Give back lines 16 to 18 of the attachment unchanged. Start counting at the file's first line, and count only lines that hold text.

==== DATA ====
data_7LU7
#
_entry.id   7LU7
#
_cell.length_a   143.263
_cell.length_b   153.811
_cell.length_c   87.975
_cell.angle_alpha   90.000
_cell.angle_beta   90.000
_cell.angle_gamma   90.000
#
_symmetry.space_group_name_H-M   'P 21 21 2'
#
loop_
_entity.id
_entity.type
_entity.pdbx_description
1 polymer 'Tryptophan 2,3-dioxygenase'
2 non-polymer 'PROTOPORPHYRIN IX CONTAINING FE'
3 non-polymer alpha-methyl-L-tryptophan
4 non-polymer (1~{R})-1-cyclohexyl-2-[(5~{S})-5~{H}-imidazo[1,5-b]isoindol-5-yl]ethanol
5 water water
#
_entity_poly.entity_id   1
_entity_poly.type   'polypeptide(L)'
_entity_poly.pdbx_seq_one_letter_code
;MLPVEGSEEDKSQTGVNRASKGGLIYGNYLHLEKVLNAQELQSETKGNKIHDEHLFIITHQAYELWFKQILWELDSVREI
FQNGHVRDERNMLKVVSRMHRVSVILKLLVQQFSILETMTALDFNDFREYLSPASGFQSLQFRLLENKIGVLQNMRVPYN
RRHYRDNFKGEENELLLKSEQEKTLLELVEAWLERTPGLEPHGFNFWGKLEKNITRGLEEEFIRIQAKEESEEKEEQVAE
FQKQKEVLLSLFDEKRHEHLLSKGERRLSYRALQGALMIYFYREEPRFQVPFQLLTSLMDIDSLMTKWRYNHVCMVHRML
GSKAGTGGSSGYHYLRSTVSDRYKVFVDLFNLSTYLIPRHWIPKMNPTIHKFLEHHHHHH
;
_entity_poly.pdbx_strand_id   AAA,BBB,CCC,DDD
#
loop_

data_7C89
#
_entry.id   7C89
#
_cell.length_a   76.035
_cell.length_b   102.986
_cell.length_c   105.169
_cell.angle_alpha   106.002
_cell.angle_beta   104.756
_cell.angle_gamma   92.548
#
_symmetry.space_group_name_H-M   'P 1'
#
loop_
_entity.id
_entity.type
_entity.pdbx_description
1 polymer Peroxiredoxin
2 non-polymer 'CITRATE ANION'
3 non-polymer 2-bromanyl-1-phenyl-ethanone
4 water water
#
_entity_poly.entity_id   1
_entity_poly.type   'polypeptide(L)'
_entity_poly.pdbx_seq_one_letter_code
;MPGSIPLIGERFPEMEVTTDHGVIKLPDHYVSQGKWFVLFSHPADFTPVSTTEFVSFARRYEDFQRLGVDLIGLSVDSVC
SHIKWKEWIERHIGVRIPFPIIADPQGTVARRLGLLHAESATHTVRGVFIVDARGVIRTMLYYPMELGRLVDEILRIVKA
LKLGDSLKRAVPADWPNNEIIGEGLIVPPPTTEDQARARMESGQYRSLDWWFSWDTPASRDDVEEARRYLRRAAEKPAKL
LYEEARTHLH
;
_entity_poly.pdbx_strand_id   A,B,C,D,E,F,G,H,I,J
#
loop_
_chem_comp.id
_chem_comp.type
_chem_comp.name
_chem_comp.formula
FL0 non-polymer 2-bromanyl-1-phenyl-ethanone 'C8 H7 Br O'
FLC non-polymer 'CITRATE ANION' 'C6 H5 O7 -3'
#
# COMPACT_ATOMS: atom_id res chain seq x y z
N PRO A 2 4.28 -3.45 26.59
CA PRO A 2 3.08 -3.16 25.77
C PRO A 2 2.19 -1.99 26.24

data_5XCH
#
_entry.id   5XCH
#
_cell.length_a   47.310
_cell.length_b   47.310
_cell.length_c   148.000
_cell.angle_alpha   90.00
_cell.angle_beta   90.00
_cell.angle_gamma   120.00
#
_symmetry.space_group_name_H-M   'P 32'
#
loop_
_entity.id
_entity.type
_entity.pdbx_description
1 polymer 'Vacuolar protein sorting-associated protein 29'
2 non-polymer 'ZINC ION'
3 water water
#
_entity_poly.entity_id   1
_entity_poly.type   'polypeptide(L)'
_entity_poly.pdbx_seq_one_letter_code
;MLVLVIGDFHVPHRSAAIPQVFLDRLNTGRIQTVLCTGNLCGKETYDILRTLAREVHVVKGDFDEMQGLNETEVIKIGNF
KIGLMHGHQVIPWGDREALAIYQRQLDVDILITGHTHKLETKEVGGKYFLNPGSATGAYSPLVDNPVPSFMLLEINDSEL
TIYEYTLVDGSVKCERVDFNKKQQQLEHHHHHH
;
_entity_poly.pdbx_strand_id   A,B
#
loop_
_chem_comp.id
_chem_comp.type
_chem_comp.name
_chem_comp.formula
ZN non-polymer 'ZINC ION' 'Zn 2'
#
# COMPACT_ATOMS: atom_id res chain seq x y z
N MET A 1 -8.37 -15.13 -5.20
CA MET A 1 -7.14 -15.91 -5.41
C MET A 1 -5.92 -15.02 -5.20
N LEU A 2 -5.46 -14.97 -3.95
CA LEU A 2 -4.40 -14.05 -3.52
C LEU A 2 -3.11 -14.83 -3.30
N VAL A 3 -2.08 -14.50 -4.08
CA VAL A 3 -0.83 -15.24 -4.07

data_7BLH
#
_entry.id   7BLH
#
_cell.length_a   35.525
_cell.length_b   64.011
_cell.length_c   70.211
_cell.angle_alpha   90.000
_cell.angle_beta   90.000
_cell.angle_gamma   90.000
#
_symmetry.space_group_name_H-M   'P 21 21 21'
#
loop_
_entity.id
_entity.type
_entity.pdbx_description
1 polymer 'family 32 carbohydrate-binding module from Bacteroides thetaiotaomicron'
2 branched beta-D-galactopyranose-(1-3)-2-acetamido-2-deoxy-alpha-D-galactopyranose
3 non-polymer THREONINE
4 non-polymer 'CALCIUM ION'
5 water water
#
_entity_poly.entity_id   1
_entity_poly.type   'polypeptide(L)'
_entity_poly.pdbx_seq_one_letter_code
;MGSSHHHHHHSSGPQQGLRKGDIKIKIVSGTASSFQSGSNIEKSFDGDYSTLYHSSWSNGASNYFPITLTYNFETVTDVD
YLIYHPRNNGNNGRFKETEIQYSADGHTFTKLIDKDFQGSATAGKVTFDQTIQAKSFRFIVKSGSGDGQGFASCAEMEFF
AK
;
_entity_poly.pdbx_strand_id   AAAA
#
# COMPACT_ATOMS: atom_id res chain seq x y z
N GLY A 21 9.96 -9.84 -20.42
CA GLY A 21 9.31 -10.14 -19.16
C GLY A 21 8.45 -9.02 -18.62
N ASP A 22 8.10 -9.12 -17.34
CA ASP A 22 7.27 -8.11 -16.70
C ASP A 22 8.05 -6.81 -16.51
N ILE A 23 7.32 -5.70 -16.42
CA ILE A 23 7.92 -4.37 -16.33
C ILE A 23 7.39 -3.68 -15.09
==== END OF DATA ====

_entity.type
_entity.pdbx_description
1 polymer 'Tryptophan 2,3-dioxygenase'